As most readers of this are probably aware, the Campaign for Liberty has been singled out, along with a few other political groups, in a leaked Missouri state government report, "The Modern Militia Movement." The document tells state officials to be on the lookout for violent extremists while conflating them with pretty much anyone who criticizes the government. Perhaps most troubling, the information apparently comes from the Department of Homeland Security, meaning that similar documents could be circulating in states other than Missouri.
The brush with which this report paints critics of the federal government is so absurdly broad that it should not have to be taken seriously. The report lumps together violent white supremacists with the diverse and broad coalition behind Ron Paul, a man who has called racism "simply an ugly form of collectivism, the mindset that views humans only as members of groups and never as individuals." People who favor peace and cooperation among nations are thrown together with belligerent nationalists. Militants who saw George W. Bush as their savior and loved the war on terror are associated with those of us who saw Bush’s reign as a long period of attacks on social peace, international harmony and freedom. We who criticize the Federal Reserve, fiat money, and inflation — many of whom were inspired by great Jewish economists like Ludwig von Mises and Murray Rothbard — are conflated with peddlers of anti-Semitic conspiracy theories. Promoters of social harmony and cooperation are branded as antisocial promoters of conflict. The wide net cast catches both domestic terrorists and anyone who happens to favor constitutional government, oppose international bureaucracies, question the IRS, CIA, FBI or United Nations, subscribe to libertarian politics or oppose the military draft.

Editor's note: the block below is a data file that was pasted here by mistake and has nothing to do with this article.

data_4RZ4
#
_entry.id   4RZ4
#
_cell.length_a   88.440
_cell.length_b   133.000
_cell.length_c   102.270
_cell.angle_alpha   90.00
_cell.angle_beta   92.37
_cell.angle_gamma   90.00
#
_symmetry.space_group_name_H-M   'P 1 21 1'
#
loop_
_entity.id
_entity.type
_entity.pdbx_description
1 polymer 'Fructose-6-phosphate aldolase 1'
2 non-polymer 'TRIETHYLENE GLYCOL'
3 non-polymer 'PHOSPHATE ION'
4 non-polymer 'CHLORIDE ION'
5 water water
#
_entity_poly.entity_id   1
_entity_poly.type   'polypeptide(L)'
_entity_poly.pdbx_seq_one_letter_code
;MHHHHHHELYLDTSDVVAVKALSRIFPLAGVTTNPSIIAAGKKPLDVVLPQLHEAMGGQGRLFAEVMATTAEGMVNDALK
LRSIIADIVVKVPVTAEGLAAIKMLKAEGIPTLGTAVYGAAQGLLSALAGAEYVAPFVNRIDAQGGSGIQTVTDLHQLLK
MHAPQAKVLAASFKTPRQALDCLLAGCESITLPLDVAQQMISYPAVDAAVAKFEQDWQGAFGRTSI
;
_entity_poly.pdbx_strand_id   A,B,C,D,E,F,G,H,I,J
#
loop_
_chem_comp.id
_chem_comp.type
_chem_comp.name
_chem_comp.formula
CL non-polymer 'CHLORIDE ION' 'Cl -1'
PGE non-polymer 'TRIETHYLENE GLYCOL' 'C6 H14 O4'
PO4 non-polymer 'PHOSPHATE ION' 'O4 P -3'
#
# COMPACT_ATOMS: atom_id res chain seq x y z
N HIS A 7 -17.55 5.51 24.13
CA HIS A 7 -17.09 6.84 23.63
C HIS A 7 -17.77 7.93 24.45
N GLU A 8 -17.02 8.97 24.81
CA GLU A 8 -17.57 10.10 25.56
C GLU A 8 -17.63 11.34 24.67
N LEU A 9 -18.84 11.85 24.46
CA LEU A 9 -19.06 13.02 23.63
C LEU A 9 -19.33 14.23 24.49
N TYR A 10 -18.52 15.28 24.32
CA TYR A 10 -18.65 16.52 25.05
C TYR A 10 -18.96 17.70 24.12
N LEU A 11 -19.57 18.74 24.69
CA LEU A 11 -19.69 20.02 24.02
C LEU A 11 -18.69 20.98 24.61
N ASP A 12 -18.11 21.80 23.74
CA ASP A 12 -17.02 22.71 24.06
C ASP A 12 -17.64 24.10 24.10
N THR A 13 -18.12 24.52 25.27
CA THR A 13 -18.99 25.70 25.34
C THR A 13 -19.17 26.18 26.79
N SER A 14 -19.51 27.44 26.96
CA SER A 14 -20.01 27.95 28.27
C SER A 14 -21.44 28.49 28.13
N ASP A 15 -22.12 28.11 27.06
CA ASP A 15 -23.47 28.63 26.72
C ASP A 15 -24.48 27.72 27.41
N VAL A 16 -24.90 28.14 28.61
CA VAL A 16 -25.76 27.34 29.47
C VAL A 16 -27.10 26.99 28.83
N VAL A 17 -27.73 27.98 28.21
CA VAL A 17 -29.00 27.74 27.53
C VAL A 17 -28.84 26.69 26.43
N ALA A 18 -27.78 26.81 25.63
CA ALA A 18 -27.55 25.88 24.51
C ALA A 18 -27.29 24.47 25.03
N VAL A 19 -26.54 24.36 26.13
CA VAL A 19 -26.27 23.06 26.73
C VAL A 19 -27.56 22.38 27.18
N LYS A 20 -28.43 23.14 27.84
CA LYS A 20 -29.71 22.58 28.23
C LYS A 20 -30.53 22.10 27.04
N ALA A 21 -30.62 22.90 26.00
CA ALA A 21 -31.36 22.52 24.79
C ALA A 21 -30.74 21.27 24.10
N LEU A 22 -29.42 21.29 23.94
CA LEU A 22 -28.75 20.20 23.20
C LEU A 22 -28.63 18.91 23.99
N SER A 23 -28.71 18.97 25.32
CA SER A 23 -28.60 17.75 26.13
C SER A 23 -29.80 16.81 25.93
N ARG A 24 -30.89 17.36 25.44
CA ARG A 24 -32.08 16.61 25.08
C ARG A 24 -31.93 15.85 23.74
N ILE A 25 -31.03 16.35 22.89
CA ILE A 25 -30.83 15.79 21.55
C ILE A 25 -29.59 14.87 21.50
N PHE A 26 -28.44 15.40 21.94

This should all be too ridiculous to address, but police carrying out nationally directed profiling have not been known to be the most nuanced in their investigations. So there is some legitimate concern for freedom activists of all stripes.
The report’s categorization of so many different types of people as potential threats to domestic peace takes on a distinct flavor in these Obama years, targeting tens of millions of conservative-leaning Americans who wish to peacefully live their lives in freedom — people who take their Second Amendment rights seriously, people who oppose the staggering growth of government in modern times, people who do not fit into a politically correct mold of good citizenship. It is thus a dangerous report, but it is not anything qualitatively new in the history of the American Republic. Sometimes the fear-mongering was simply stupid and counterproductive; but many times it meant severe attacks on the civil liberties of peaceful Americans.
Anthony Gregory [send him mail] is a research analyst at the Independent Institute and editor-in-chief of the Campaign for Liberty. He lives in Berkeley, California. See his webpage for more articles and personal information.